How Flexible Does an Employer Have to be?

Much has been made of the bullying amendments introduced in the Fair Work amendments Act 2013 (which don’t commence until 1 January 2014) but not a lot of coverage has been given to the changes to flexible work arrangements also included in the amendments which were live as of 1 August 2013.

Employers who come under the jurisdiction of Fair Work must now consider the application of these changes which broaden the scope for more employees to apply for flexible work hours.

Previously the flexible work arrangements only applied to parents who had responsibility for the care of a child who is under school age or under 18 and has a disability.

This has now changed and the categories of employees who may now access this option has expanded significantly to include-
(a) a parent, or (someone who) has responsibility for the care, of a child who is of school age or younger;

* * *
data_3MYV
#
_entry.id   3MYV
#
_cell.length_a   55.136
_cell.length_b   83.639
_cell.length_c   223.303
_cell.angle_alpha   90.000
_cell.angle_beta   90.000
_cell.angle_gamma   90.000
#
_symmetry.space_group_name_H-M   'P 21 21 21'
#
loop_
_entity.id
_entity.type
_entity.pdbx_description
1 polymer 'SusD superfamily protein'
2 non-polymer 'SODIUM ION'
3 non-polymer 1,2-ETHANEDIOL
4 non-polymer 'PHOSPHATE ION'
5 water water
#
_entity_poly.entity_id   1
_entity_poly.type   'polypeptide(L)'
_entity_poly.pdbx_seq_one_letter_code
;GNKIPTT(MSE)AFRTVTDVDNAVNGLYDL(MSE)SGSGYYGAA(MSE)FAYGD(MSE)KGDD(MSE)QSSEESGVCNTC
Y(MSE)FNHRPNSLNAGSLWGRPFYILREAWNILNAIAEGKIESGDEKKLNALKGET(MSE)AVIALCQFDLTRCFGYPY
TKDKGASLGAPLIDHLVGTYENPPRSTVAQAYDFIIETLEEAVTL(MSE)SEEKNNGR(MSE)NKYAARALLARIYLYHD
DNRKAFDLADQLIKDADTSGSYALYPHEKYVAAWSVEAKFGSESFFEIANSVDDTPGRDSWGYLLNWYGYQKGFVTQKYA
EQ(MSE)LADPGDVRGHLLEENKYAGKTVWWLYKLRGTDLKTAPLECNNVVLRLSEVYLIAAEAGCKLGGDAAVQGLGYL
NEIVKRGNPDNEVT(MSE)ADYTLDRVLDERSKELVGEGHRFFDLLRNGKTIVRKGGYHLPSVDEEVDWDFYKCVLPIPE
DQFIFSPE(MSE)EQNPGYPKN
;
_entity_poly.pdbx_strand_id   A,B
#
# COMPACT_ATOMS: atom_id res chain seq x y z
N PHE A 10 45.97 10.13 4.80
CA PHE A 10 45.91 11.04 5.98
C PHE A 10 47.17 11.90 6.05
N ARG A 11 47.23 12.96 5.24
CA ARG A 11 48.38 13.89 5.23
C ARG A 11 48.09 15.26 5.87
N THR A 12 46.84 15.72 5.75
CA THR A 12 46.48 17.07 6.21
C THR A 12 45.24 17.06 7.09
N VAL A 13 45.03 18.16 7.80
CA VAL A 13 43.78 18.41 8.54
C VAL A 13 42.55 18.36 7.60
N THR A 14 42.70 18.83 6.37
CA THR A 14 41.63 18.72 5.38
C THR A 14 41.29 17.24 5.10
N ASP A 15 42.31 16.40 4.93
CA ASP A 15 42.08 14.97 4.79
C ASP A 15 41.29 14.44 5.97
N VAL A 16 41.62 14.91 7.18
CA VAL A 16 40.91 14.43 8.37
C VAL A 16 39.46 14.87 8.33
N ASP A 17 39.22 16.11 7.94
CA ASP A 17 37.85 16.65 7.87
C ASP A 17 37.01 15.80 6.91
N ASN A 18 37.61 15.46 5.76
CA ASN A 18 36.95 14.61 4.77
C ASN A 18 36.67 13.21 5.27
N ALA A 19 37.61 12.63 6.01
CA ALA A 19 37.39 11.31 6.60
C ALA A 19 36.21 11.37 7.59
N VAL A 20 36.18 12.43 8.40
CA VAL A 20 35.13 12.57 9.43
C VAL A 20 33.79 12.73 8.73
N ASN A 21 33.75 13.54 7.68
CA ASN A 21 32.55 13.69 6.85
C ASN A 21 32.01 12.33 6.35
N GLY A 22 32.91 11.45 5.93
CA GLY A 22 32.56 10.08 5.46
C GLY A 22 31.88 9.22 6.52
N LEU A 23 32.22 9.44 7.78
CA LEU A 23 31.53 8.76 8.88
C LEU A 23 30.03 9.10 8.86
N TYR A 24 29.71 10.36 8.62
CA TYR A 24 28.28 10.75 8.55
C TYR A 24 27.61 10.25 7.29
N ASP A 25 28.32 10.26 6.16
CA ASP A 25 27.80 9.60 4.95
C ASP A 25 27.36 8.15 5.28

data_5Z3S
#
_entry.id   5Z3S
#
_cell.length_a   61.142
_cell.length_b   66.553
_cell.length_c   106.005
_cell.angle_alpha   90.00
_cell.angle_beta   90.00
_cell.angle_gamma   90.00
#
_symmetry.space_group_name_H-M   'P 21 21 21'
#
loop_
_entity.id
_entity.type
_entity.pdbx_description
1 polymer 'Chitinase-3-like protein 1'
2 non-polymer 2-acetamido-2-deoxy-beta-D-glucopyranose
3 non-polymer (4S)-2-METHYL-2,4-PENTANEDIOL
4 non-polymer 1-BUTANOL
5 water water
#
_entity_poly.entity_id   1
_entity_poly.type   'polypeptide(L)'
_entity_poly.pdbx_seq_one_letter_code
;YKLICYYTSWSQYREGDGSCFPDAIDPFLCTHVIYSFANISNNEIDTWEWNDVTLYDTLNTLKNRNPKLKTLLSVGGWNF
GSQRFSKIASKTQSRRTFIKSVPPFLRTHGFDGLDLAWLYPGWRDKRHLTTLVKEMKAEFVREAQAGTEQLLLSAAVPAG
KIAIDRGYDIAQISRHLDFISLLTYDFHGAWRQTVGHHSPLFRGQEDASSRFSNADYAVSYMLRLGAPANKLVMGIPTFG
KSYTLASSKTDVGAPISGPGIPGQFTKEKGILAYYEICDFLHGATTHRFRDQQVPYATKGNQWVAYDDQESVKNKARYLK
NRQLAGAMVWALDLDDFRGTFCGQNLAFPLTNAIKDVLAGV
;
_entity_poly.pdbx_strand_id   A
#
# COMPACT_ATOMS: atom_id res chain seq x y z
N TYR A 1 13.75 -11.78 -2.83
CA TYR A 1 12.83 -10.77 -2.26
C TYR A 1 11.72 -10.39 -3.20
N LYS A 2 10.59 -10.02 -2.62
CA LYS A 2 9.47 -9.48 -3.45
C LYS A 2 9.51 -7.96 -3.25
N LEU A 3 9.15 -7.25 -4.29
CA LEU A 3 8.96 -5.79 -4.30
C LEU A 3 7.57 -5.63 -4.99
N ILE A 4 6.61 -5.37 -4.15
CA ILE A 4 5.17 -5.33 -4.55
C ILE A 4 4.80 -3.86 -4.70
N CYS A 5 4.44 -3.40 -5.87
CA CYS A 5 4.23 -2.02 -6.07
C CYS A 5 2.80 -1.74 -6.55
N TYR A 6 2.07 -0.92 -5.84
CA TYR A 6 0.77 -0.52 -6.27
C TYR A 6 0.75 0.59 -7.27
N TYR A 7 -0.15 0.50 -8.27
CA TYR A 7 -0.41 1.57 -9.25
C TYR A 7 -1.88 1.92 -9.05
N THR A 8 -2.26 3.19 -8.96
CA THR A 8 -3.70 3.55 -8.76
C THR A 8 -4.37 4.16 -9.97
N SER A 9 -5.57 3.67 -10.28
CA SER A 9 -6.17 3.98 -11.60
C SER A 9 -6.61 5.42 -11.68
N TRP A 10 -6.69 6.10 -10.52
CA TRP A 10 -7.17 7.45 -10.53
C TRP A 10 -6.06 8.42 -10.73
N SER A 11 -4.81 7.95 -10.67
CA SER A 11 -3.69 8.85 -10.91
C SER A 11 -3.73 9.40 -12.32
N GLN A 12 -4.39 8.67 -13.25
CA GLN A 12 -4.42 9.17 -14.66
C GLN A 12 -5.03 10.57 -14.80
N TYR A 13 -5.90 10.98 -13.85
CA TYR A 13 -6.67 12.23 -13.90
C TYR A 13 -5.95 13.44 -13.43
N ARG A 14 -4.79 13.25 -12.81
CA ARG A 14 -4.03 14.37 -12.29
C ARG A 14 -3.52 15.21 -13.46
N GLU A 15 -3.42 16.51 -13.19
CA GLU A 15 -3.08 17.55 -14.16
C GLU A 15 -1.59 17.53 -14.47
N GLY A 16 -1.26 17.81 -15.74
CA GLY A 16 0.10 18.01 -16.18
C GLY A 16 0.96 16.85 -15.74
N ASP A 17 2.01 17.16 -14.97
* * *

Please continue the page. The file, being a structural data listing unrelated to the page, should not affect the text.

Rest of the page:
(b) a carer (within the meaning of the Carer Recognition Act 2010);
(c) a employee (who) has a disability;
(d) an employee (who) is 55 or older;
(e) an employee (who) is experiencing violence from a member of the employee’s family;
(f) an employee (who) provides care or support to a member of the employee’s immediate family, or a member of the employee’s household, who requires care or support because the member is experiencing violence from the member’s family.

In addition the new legislation makes it absolutely clear that employees who are returning to work after the birth or adoption of a child may request to work part time to assist the employee to care for the child.

The requirements about when an employee can apply for flexible work arrangements are the same, the process for applying for it (in writing etc) and the manner of response by the employer are still the same.

The only other difference or extra information provided is that the Act now provides examples as to when an employer may refuse the employees request based on reasonable business grounds, whereas previously the Act was silent on what constituted reasonable business grounds.

I think the examples are useful to provide a framework within which an employer can make a decision provided they are genuine in their reasons and don’t’ just choose one of the “outs” to justify their decision not to grant the flexible arrangements.